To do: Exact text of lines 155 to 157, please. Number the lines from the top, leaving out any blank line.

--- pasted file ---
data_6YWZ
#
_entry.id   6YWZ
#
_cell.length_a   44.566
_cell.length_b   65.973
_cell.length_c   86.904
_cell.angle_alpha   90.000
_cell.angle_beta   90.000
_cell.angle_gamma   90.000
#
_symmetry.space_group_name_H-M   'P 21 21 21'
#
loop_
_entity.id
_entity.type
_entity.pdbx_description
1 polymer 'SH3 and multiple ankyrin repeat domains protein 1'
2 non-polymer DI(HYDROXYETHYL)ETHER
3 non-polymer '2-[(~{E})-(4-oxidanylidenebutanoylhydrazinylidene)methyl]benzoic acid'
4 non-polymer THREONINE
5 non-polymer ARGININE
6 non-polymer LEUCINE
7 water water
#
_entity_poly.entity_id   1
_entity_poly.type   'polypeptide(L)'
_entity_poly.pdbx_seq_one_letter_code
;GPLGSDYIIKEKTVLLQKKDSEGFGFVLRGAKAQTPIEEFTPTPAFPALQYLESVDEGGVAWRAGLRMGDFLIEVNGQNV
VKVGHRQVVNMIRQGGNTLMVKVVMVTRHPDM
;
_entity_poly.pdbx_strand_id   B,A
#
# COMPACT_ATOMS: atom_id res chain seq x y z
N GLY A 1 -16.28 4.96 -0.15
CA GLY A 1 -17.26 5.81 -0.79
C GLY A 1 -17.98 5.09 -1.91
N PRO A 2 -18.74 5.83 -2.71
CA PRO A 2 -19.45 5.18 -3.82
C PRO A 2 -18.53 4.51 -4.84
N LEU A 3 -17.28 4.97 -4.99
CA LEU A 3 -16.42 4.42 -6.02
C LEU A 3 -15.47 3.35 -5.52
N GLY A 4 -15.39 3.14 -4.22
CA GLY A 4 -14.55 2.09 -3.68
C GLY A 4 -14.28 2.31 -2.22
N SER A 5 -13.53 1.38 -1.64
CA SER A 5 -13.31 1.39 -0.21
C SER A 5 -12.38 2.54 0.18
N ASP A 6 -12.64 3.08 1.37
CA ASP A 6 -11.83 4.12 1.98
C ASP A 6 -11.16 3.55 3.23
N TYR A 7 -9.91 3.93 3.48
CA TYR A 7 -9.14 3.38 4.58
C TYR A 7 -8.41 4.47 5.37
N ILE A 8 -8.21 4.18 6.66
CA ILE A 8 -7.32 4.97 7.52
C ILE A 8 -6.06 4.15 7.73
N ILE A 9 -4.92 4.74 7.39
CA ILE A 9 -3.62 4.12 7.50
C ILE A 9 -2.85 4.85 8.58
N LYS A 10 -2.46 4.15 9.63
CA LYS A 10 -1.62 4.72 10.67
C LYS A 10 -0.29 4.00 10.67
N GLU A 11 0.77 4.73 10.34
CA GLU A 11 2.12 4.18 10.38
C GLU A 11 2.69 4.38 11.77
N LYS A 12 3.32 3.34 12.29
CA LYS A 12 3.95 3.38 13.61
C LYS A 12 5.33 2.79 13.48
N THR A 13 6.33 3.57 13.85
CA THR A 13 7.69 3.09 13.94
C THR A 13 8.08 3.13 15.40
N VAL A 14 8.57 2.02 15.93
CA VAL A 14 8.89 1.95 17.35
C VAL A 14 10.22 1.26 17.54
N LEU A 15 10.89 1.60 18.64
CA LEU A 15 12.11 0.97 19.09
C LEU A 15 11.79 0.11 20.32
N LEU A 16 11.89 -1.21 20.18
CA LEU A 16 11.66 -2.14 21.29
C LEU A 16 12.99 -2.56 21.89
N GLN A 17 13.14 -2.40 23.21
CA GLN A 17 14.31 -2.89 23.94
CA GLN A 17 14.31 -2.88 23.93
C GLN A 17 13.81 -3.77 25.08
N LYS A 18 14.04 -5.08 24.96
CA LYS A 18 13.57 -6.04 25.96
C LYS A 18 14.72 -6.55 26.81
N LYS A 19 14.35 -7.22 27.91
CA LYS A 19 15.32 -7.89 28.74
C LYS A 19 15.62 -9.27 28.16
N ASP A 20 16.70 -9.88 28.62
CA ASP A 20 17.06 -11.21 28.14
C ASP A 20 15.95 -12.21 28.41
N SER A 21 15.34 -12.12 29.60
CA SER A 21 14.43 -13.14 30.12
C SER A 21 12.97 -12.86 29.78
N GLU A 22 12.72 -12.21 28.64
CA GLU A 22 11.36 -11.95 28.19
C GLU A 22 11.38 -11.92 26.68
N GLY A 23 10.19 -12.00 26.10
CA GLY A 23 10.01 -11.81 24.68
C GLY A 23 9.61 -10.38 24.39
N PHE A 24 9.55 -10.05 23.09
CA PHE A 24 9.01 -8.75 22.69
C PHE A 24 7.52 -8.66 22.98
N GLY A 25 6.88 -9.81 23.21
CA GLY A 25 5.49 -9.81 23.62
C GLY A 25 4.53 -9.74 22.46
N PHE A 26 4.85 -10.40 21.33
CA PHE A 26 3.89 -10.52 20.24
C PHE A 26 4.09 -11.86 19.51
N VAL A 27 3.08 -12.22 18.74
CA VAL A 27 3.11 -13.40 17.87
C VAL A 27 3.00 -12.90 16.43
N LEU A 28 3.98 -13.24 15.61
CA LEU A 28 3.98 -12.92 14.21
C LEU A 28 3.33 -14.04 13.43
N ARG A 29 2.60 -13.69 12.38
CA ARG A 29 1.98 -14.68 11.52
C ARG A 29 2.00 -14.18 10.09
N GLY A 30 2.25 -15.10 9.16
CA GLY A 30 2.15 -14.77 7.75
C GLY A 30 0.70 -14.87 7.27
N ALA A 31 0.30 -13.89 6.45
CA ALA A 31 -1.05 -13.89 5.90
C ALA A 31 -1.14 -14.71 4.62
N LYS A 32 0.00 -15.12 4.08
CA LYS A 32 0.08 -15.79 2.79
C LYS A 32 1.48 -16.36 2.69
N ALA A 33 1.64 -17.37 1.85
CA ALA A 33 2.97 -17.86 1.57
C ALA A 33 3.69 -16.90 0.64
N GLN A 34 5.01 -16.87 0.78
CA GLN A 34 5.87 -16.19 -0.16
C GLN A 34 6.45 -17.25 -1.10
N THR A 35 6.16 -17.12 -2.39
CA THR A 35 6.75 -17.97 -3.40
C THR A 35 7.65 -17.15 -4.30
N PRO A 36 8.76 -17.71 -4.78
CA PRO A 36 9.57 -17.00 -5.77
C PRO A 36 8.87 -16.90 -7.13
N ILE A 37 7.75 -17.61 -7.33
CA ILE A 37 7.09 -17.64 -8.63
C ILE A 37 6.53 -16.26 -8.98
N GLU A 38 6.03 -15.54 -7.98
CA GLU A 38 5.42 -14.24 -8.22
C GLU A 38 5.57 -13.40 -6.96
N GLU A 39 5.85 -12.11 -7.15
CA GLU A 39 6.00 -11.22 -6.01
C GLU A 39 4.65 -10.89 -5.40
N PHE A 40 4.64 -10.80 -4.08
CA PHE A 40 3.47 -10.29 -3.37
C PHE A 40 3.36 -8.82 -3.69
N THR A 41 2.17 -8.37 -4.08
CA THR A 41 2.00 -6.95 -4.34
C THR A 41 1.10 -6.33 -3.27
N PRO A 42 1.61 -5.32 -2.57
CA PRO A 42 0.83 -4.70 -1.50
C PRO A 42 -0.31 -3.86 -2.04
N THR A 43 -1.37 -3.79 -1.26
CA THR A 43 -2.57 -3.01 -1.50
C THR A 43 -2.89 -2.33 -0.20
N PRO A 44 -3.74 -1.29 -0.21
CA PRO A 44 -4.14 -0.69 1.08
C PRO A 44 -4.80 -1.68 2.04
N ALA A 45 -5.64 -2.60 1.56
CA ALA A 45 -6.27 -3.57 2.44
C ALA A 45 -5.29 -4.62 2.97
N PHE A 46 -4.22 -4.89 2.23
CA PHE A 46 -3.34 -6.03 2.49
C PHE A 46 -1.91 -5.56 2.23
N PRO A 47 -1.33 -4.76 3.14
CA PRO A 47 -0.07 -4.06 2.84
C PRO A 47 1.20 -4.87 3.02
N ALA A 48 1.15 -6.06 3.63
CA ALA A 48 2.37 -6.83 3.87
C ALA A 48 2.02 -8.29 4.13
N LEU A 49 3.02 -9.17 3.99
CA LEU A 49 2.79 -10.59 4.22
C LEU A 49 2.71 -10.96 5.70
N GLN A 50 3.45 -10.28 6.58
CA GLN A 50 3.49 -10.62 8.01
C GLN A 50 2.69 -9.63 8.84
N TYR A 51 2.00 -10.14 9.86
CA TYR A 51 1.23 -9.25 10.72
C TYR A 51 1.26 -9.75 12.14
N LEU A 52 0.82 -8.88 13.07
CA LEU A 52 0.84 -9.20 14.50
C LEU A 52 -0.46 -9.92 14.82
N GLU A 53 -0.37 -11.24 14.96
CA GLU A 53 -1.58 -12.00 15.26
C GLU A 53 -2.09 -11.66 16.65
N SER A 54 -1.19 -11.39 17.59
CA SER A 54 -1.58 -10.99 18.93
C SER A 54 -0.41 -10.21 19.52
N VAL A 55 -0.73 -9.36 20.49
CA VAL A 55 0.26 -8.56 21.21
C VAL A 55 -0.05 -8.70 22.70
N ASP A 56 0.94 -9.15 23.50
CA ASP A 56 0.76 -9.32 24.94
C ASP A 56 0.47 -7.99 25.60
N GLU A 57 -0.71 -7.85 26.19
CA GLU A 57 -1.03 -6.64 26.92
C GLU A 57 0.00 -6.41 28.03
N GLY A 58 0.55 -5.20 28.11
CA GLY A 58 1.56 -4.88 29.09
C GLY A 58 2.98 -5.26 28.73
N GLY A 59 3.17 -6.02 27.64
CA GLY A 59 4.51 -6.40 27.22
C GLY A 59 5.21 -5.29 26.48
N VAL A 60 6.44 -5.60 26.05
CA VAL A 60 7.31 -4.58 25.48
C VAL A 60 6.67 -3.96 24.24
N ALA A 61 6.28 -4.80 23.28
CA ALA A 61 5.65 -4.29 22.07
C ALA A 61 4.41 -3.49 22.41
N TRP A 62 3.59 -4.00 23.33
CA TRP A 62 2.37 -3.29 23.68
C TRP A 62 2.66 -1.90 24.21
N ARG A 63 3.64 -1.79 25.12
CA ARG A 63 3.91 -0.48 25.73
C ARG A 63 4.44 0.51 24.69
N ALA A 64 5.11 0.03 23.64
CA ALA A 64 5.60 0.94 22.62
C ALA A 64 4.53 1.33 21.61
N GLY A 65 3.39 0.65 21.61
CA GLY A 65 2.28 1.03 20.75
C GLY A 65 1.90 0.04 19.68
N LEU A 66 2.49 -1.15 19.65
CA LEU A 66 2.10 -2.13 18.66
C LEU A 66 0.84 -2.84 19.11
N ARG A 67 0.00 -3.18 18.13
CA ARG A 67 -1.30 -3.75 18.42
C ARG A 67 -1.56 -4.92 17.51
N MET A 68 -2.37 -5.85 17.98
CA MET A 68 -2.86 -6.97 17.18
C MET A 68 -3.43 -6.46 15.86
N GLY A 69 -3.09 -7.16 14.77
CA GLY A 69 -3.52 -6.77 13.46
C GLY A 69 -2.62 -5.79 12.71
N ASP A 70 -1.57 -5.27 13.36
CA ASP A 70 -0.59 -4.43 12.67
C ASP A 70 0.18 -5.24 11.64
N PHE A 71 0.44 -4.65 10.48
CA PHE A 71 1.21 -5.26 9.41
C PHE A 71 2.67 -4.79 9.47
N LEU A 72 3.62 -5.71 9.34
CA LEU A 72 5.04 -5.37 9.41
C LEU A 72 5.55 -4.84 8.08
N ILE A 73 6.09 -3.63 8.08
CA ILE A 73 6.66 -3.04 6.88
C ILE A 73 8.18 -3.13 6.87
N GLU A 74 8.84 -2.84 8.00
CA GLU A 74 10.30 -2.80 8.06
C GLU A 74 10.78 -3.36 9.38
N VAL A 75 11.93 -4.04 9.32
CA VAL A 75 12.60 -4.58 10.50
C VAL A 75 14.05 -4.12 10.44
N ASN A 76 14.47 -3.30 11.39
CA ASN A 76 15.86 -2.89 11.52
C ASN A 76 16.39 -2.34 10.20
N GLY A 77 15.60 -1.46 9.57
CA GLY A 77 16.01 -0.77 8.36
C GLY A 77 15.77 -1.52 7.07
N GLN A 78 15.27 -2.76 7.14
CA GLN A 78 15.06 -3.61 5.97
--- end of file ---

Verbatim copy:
C PHE A 40 3.36 -8.82 -3.69
N THR A 41 2.17 -8.37 -4.08
CA THR A 41 2.00 -6.95 -4.34